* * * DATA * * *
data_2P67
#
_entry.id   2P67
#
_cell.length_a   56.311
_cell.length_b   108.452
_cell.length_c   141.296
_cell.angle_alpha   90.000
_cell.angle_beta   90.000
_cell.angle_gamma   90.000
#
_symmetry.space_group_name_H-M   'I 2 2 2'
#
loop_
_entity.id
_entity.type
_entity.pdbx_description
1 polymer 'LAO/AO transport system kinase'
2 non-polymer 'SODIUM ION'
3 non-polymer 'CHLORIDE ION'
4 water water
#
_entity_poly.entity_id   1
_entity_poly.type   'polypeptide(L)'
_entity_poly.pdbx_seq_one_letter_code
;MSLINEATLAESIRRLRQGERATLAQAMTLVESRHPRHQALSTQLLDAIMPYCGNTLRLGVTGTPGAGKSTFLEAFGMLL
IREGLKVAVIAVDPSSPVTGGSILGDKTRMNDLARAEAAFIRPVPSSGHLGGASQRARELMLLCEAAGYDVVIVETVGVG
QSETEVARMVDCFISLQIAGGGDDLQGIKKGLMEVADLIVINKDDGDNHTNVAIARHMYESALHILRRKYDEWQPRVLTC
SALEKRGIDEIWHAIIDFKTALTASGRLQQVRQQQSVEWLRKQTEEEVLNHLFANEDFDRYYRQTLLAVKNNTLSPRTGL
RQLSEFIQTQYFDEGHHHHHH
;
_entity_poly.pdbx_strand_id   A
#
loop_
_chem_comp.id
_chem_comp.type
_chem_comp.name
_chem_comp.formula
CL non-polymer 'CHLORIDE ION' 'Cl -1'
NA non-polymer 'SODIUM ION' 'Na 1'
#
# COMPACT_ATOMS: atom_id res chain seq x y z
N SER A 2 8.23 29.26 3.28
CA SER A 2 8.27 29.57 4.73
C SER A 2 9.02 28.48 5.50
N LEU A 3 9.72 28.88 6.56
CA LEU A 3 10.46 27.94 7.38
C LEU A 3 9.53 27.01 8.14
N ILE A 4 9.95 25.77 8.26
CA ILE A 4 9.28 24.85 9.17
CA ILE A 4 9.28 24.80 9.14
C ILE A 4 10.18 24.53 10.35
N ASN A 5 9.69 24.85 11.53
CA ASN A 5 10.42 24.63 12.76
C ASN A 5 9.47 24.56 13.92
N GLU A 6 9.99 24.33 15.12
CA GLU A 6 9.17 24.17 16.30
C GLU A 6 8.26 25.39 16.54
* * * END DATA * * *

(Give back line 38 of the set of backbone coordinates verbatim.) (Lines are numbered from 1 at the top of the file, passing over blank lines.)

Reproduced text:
_chem_comp.formula